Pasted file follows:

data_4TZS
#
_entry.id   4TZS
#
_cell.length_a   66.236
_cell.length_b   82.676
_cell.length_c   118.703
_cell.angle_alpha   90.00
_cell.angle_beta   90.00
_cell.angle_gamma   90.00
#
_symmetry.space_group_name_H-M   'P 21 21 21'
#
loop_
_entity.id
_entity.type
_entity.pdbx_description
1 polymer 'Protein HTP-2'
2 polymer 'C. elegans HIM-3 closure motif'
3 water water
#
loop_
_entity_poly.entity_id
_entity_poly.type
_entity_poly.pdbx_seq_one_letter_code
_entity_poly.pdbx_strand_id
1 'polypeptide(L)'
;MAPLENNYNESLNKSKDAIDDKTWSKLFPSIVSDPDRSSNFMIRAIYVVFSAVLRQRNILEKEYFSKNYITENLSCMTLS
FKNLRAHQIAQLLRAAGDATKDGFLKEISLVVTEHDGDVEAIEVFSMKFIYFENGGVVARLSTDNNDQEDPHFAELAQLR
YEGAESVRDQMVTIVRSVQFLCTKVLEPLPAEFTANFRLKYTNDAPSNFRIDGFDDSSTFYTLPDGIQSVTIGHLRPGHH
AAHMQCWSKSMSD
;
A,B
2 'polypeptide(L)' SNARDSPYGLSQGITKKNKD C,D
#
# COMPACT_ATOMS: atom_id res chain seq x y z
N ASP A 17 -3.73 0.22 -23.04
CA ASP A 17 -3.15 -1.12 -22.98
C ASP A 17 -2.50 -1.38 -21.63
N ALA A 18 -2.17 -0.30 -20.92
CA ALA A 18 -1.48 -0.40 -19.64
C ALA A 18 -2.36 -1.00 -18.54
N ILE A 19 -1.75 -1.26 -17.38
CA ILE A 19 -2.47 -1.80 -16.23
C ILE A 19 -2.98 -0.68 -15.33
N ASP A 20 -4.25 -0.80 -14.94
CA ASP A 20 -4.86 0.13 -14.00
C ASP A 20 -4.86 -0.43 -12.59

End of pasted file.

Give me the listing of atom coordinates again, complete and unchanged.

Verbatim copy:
data_4TZS
#
_entry.id   4TZS
#
_cell.length_a   66.236
_cell.length_b   82.676
_cell.length_c   118.703
_cell.angle_alpha   90.00
_cell.angle_beta   90.00
_cell.angle_gamma   90.00
#
_symmetry.space_group_name_H-M   'P 21 21 21'
#
loop_
_entity.id
_entity.type
_entity.pdbx_description
1 polymer 'Protein HTP-2'
2 polymer 'C. elegans HIM-3 closure motif'
3 water water
#
loop_
_entity_poly.entity_id
_entity_poly.type
_entity_poly.pdbx_seq_one_letter_code
_entity_poly.pdbx_strand_id
1 'polypeptide(L)'
;MAPLENNYNESLNKSKDAIDDKTWSKLFPSIVSDPDRSSNFMIRAIYVVFSAVLRQRNILEKEYFSKNYITENLSCMTLS
FKNLRAHQIAQLLRAAGDATKDGFLKEISLVVTEHDGDVEAIEVFSMKFIYFENGGVVARLSTDNNDQEDPHFAELAQLR
YEGAESVRDQMVTIVRSVQFLCTKVLEPLPAEFTANFRLKYTNDAPSNFRIDGFDDSSTFYTLPDGIQSVTIGHLRPGHH
AAHMQCWSKSMSD
;
A,B
2 'polypeptide(L)' SNARDSPYGLSQGITKKNKD C,D
#
# COMPACT_ATOMS: atom_id res chain seq x y z
N ASP A 17 -3.73 0.22 -23.04
CA ASP A 17 -3.15 -1.12 -22.98
C ASP A 17 -2.50 -1.38 -21.63
N ALA A 18 -2.17 -0.30 -20.92
CA ALA A 18 -1.48 -0.40 -19.64
C ALA A 18 -2.36 -1.00 -18.54
N ILE A 19 -1.75 -1.26 -17.38
CA ILE A 19 -2.47 -1.80 -16.23
C ILE A 19 -2.98 -0.68 -15.33
N ASP A 20 -4.25 -0.80 -14.94
CA ASP A 20 -4.86 0.13 -14.00
C ASP A 20 -4.86 -0.43 -12.59